Now for my thoughts on Business Process (BP) Recovery Point Objective (RPO). This value is completely different than an IT application RPO. Not all business processes need to know a process recovery point objective. Many of you who protect manufacturing of some sort will fully understand what I’m about to discuss and some of you may have to ponder what I’m about to say. I encourage you to consider BP RPO’s in your business continuity plan as it must consider how to recover from a gap in this area first. Put another way, any time-sensitive points in your business processes should be planned for first. I became aware of the BP recovery point in 1981 when I worked for Anderson Clayton Foods (7 Seas Salad dressing and Chiffon Margarine). Each of these ‘products’ had a recipe bill of materials and in one case the order of ingredients when mixing was extremely important so the product would not sour. Much of today’s environments now have IT systems to record process steps. Many times there is a local factory IT system/server that captures and performs timing steps. How can one reconcile a BP and an IT system/server if there is not a thorough understanding of the critical process points along with RPOs? This may be easier for you to see with a semi-conductor manufacturing example. At Texas Instruments, I learned of a few key critical business processes in semiconductor manufacturing. One was called acid etch. After the circuitry image was made on the wafer metal surface (copper, silver, gold) it was then set in a pool of acid to etch-off all of the metal not part of the circuitry. If the wafer set in the acid too long the wafer was ruined and would have to be replaced. If the wafer was not placed in a bath of water within a specific amount of time the wafer was ruined and have to be replaced. The point I am targeting is that the BP recovery plan must consider these not the IT system recovery plan simply recording points in the manufacturing process. IT is completely subordinate. This is a particularly important concept for business leaders to understand in their planning for resiliency and how best to include in the plan to limit loss.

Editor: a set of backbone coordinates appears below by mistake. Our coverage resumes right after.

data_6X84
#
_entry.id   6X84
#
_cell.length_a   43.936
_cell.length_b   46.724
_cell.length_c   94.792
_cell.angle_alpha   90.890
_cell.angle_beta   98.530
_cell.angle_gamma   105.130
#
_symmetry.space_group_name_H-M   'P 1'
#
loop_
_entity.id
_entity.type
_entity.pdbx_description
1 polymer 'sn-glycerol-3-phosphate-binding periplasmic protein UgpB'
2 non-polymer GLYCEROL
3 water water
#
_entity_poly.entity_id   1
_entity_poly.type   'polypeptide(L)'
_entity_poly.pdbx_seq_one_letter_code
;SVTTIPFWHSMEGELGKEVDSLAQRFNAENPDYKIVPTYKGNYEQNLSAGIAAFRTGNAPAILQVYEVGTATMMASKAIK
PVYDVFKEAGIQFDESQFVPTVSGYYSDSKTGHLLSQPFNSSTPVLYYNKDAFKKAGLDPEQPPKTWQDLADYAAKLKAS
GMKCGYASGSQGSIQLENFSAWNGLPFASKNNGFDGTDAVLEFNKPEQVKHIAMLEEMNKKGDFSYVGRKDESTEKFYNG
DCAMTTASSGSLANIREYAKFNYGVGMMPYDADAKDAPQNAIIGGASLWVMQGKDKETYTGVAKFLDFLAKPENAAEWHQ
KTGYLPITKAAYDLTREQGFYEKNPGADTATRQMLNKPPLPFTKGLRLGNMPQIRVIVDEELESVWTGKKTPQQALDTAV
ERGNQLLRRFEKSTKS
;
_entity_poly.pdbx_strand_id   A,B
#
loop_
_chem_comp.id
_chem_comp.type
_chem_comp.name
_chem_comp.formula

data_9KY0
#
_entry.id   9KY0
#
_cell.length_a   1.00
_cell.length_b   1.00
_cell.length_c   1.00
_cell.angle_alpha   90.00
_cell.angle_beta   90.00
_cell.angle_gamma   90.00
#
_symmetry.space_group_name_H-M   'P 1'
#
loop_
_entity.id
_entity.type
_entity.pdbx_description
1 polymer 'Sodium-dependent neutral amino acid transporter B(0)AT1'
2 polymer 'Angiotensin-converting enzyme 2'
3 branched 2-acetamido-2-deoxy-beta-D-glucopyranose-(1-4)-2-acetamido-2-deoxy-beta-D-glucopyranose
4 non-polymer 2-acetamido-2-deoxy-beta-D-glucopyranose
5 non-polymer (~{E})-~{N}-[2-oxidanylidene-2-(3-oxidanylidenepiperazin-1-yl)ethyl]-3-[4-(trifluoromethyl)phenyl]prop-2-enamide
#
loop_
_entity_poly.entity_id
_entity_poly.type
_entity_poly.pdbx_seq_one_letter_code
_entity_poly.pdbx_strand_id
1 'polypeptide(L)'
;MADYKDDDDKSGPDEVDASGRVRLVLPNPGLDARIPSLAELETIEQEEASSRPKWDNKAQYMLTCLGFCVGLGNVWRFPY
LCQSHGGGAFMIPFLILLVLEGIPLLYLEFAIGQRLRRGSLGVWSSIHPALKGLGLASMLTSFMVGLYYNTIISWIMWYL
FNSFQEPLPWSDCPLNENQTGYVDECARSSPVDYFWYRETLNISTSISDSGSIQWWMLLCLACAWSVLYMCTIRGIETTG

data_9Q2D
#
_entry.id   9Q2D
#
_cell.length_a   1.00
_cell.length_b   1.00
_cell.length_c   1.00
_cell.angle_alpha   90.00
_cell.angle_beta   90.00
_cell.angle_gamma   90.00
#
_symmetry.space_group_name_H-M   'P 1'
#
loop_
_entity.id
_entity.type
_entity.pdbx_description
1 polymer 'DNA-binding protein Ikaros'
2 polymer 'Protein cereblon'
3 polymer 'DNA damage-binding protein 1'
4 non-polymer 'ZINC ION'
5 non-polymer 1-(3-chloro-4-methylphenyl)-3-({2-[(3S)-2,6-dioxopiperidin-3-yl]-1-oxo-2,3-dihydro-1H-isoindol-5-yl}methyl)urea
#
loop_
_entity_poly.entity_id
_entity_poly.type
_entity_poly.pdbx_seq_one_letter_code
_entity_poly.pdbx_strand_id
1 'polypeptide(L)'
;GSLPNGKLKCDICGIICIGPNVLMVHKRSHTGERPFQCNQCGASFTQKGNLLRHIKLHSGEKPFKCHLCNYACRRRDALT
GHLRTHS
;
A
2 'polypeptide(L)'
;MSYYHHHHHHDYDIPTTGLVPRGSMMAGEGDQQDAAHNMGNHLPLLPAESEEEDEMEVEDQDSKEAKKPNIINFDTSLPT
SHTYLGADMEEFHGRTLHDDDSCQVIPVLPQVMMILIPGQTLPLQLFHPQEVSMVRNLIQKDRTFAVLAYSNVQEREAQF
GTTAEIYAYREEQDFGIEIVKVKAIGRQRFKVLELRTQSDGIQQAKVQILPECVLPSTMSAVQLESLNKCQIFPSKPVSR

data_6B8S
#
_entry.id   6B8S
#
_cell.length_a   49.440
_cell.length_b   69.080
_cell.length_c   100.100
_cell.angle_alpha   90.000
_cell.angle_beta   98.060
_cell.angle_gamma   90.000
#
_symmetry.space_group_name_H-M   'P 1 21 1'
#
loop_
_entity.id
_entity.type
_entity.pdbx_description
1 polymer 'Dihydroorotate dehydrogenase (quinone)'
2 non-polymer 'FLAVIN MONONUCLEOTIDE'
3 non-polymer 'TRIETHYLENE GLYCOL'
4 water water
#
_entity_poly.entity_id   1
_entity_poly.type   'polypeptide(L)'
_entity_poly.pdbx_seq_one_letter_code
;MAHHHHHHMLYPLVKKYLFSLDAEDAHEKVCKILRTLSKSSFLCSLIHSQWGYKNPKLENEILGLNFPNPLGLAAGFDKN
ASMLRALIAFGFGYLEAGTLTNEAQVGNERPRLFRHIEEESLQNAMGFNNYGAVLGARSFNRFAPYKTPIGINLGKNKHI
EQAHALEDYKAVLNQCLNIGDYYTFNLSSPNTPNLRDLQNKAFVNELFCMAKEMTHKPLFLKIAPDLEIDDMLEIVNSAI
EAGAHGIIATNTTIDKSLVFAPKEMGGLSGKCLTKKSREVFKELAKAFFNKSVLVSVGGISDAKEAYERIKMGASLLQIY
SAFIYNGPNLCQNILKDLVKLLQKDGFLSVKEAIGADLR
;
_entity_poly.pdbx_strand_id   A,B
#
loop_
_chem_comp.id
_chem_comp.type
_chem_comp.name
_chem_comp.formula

I’m looking forward to seeing everyone at our December Holiday Luncheon at Maggiano’s. I cannot thank you enough for the privilege of being your chapter president for the past 2 years. From the depths of my heart I thank each of the 2019 chapter board of directors, without which I could not have gotten through this year – Carol DeLatte – Secretary, Phyllis McLaughlin – Treasurer, Chet Bojarski – Programs, Michelle Sherman-Cheng – Information & Education, Tim Prewitt – Membership, Mark Pousard – Web Master, and George Philpott – Mentorship. Each of you has provided an invaluable service not only to me but for the entire chapter. Thank you, thank you, thank you!!

 

Wishing each and every one of you a happy, joyous, and relaxing holiday season, then a stupendous 2020.


At your service,

  

Wendy Nelson, CBCP, PMP

North Texas Chapter President